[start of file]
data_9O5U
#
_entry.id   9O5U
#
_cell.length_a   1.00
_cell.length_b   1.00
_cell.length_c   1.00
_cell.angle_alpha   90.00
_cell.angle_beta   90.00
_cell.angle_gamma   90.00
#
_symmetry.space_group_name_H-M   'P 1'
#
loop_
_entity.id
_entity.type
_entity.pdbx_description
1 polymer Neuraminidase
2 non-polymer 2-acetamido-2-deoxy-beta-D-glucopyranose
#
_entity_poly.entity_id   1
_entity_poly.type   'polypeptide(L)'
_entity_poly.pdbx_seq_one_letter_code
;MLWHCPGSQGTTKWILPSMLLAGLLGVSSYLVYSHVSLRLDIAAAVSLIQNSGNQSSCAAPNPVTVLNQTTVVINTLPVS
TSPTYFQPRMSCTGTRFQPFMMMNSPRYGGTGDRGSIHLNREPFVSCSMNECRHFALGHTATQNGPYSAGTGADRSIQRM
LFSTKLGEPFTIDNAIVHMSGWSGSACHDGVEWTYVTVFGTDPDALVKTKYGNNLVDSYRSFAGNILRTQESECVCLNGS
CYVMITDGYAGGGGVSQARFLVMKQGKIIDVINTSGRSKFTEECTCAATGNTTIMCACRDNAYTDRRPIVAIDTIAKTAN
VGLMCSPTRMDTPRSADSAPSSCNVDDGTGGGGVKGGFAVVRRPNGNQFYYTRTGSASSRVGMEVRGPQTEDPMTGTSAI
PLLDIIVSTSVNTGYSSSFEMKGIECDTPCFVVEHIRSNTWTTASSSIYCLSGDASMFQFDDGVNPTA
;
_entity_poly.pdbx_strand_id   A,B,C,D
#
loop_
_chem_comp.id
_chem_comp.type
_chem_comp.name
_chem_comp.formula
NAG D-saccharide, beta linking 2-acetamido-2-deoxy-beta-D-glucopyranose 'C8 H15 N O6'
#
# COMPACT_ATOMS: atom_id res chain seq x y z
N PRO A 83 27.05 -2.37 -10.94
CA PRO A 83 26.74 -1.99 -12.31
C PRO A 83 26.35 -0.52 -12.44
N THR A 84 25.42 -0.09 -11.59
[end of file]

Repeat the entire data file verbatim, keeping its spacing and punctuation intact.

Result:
data_9O5U
#
_entry.id   9O5U
#
_cell.length_a   1.00
_cell.length_b   1.00
_cell.length_c   1.00
_cell.angle_alpha   90.00
_cell.angle_beta   90.00
_cell.angle_gamma   90.00
#
_symmetry.space_group_name_H-M   'P 1'
#
loop_
_entity.id
_entity.type
_entity.pdbx_description
1 polymer Neuraminidase
2 non-polymer 2-acetamido-2-deoxy-beta-D-glucopyranose
#
_entity_poly.entity_id   1
_entity_poly.type   'polypeptide(L)'
_entity_poly.pdbx_seq_one_letter_code
;MLWHCPGSQGTTKWILPSMLLAGLLGVSSYLVYSHVSLRLDIAAAVSLIQNSGNQSSCAAPNPVTVLNQTTVVINTLPVS
TSPTYFQPRMSCTGTRFQPFMMMNSPRYGGTGDRGSIHLNREPFVSCSMNECRHFALGHTATQNGPYSAGTGADRSIQRM
LFSTKLGEPFTIDNAIVHMSGWSGSACHDGVEWTYVTVFGTDPDALVKTKYGNNLVDSYRSFAGNILRTQESECVCLNGS
CYVMITDGYAGGGGVSQARFLVMKQGKIIDVINTSGRSKFTEECTCAATGNTTIMCACRDNAYTDRRPIVAIDTIAKTAN
VGLMCSPTRMDTPRSADSAPSSCNVDDGTGGGGVKGGFAVVRRPNGNQFYYTRTGSASSRVGMEVRGPQTEDPMTGTSAI
PLLDIIVSTSVNTGYSSSFEMKGIECDTPCFVVEHIRSNTWTTASSSIYCLSGDASMFQFDDGVNPTA
;
_entity_poly.pdbx_strand_id   A,B,C,D
#
loop_
_chem_comp.id
_chem_comp.type
_chem_comp.name
_chem_comp.formula
NAG D-saccharide, beta linking 2-acetamido-2-deoxy-beta-D-glucopyranose 'C8 H15 N O6'
#
# COMPACT_ATOMS: atom_id res chain seq x y z
N PRO A 83 27.05 -2.37 -10.94
CA PRO A 83 26.74 -1.99 -12.31
C PRO A 83 26.35 -0.52 -12.44
N THR A 84 25.42 -0.09 -11.59